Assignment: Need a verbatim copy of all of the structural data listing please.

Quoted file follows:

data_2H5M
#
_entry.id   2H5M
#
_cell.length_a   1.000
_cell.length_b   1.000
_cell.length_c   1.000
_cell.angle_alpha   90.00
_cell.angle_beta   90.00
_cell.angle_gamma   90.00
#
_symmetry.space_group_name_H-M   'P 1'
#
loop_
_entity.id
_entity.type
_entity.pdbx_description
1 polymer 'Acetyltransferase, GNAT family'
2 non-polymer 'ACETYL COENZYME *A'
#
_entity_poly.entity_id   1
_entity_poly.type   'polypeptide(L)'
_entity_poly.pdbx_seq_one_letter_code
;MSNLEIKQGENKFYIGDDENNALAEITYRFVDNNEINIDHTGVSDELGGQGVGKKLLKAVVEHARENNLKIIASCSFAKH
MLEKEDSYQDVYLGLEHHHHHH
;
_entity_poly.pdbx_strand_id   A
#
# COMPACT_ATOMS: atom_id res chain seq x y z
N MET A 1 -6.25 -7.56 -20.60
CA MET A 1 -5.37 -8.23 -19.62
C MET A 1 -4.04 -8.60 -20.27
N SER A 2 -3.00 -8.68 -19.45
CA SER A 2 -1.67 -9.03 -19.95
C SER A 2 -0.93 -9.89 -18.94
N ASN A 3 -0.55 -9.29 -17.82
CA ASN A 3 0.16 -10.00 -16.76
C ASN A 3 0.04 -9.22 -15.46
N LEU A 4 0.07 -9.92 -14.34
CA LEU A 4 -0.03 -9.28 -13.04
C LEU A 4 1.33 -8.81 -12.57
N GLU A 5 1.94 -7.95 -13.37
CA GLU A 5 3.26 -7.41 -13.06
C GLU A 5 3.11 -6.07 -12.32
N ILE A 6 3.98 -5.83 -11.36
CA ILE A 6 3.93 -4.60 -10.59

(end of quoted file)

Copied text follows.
data_2H5M
#
_entry.id   2H5M
#
_cell.length_a   1.000
_cell.length_b   1.000
_cell.length_c   1.000
_cell.angle_alpha   90.00
_cell.angle_beta   90.00
_cell.angle_gamma   90.00
#
_symmetry.space_group_name_H-M   'P 1'
#
loop_
_entity.id
_entity.type
_entity.pdbx_description
1 polymer 'Acetyltransferase, GNAT family'
2 non-polymer 'ACETYL COENZYME *A'
#
_entity_poly.entity_id   1
_entity_poly.type   'polypeptide(L)'
_entity_poly.pdbx_seq_one_letter_code
;MSNLEIKQGENKFYIGDDENNALAEITYRFVDNNEINIDHTGVSDELGGQGVGKKLLKAVVEHARENNLKIIASCSFAKH
MLEKEDSYQDVYLGLEHHHHHH
;
_entity_poly.pdbx_strand_id   A
#
# COMPACT_ATOMS: atom_id res chain seq x y z
N MET A 1 -6.25 -7.56 -20.60
CA MET A 1 -5.37 -8.23 -19.62
C MET A 1 -4.04 -8.60 -20.27
N SER A 2 -3.00 -8.68 -19.45
CA SER A 2 -1.67 -9.03 -19.95
C SER A 2 -0.93 -9.89 -18.94
N ASN A 3 -0.55 -9.29 -17.82
CA ASN A 3 0.16 -10.00 -16.76
C ASN A 3 0.04 -9.22 -15.46
N LEU A 4 0.07 -9.92 -14.34
CA LEU A 4 -0.03 -9.28 -13.04
C LEU A 4 1.33 -8.81 -12.57
N GLU A 5 1.94 -7.95 -13.37
CA GLU A 5 3.26 -7.41 -13.06
C GLU A 5 3.11 -6.07 -12.32
N ILE A 6 3.98 -5.83 -11.36
CA ILE A 6 3.93 -4.60 -10.59